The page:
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     Volume 2 Issue 5 | March 3, 2007 |


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Guru Griho
From Sylhet
Sarkari Agragami Girls' High School now 104

Iqbal Siddiquee

Established in 1903, Sarkari Agragami Girls High School is now 104 years old. The institution has, for all these years, been playing its role of creating better opportunities for women in society. The Srihatta Shammiloni, a forum of educated people from Sylhet living in Kolkata had a great role in establishing the institution. These young people decided that there was a great need for an all girls' school. Nineteenth century Bengal was going through many social changes at the time, a kind of renaissance. Social institutions were radically changing and women's schools were a big part of that change.

After much endeavor, Hemanta Kumari Chowdhury, wife of the then Special Sub-Registrar of Sylhet Raj Chandra Chowdhury, set up the school, greatly inspired by the spirit of Begum Rokeya. Back in 1903, the all-girls school was the first of its kind in Sylhet. For the first many years, it struggled to operate and get recognition. By 1929, however, the reputation of the school was solid.

The school's founder Hemanta Kumari Chowdhury (Hemanta Roy Chowdhury) was born in 1880 at her father's workplace in Punjab, where her father was working as a high government official. Hemanta was fluent in Bangla, English and Hindi. From the very beginning she took upon herself the responsibility of the Head Mistress and Secretary of the school committee. The school became an English high school in 1924. Hemanta is also the first woman magazine editor from Sylhet region. She was the editor of monthly magazine Auntopur, which started its publication in Kolkata in 1901. During the last days of her life, she went to Patiala to serve as Lady Superintendent of the Schools Department. She was also Commissioner of Deradoon Municipality. Hemanta Chowdhury, the pioneer and extremely active woman, died in India in 1952.

Subsequently, Sumati Majumder took over as the headmistress followed by Tarulata Barman and Labonya Probha. Rabeya Khatun, wife of great writer Syed Mujtaba Ali took over as the headmistress of the institution in 1948. Besides, renowned personalities like Luthfunnesa and litterateur Dr. Manjusri Chowdhury also served the school.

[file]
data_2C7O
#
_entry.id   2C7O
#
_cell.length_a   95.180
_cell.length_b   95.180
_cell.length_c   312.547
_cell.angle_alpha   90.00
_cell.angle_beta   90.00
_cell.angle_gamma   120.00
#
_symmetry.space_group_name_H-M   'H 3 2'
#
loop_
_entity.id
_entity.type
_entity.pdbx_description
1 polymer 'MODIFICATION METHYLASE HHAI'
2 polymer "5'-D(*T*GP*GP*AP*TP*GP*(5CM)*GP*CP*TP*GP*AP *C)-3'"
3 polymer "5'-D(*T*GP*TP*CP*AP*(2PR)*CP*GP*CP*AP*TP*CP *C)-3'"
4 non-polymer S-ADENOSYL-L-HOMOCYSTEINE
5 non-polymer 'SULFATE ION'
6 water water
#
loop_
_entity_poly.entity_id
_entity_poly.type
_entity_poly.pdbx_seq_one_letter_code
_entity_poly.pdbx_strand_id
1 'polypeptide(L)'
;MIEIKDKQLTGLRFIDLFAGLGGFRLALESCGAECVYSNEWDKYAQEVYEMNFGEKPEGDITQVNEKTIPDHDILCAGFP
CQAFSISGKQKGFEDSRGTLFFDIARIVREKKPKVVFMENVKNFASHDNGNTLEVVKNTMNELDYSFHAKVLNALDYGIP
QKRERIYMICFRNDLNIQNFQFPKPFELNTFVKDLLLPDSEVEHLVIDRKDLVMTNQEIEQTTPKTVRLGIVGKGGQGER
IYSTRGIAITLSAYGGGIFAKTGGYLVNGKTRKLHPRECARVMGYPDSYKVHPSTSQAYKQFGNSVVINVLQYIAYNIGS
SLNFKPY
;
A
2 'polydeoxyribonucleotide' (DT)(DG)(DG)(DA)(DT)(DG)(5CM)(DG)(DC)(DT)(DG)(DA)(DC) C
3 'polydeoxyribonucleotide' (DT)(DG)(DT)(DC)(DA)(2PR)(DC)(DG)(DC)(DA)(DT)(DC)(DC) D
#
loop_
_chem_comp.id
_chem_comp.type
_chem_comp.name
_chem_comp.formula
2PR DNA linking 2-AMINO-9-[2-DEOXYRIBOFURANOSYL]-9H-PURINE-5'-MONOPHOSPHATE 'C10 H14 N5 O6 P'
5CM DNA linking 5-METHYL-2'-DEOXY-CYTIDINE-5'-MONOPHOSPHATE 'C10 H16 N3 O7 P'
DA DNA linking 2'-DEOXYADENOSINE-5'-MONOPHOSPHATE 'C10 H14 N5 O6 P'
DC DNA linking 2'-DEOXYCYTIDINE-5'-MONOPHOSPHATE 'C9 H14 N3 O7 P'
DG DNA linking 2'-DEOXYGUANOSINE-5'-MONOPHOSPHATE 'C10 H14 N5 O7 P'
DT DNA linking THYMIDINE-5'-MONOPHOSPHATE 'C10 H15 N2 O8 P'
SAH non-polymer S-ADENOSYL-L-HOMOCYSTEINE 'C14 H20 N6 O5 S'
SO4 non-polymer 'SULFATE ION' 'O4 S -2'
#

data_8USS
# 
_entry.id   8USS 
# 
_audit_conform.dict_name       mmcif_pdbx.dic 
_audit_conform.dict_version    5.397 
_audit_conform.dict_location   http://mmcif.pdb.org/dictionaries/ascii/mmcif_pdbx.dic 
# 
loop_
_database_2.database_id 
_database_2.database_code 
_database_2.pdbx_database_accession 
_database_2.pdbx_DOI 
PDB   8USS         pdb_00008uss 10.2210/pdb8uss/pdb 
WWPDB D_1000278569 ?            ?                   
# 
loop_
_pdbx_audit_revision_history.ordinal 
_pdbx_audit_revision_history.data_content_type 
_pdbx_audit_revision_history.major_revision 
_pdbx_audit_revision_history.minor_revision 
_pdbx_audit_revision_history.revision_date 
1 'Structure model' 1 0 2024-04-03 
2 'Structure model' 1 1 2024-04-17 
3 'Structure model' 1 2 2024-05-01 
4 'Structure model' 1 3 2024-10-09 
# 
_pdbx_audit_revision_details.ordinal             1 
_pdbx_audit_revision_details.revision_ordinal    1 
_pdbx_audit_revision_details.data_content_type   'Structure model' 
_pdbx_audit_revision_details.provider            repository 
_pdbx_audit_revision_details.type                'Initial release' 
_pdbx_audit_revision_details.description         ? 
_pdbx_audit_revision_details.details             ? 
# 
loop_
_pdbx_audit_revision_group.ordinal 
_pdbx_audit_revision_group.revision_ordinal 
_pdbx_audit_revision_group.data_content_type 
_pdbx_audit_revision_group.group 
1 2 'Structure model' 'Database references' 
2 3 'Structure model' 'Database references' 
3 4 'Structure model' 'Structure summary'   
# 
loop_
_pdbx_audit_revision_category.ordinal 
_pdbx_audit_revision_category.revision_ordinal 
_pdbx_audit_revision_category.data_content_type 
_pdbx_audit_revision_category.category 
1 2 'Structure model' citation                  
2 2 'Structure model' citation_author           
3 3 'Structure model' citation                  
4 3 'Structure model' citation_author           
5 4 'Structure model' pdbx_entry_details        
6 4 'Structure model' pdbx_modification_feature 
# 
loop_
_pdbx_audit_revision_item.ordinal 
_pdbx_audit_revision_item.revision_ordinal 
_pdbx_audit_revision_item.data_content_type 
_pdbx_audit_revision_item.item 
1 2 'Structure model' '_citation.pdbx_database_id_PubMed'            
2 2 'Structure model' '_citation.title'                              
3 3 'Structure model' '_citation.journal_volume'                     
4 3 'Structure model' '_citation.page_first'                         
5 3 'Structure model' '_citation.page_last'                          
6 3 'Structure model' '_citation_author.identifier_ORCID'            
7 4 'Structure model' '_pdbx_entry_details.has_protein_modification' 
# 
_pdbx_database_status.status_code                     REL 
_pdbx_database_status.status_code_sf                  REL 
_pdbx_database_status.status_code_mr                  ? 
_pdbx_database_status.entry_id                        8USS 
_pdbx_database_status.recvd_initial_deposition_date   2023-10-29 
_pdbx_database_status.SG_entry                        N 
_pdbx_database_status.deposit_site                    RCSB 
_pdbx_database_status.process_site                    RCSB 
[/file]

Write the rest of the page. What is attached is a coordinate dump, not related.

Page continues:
Kanak Purkayostha, a bright student of the school, stood first in the matriculation examinations from the then Calcutta University, which was holding the exams of the region including Assam. Kanak, equipped with the education from the school, led women in forming the Janaraksha Committee during the second world war. She died of chronic ailments in 1942.

Now, the school is running quite smoothly. 53 teachers are serving here in morning and day shifts. Abeda Begum had been leading the team as Headmistress. The number of students from Class III to class X in the school is 1900.

The school has a rich library. The girls do take part in the different extra curricular and cultural activities round the year. These include EPI camp, tree plantation programs, cleanliness campaign etc. There is also a students' contributory Red Crescent fund for extending help to the poor and meritorious students on a regular basis.

The school has about 4 acres of low land, attached to its present campus. The lands were acquired in 1960-61 for the extension of the school but these plans did not materialize. Furthermore, locals, due to the lack of concern on part of the authorities, simply grabbed much of the land.

Headmistress Abeda Begum told The Daily Star that the pressure in managing the school has increased throughout the years. The situation remains hard to control even after dividing the classes into morning and noon shifts, she added. Expansion of the institution has become a great demand of the growing city, which is now, of course, a divisional headquarter.



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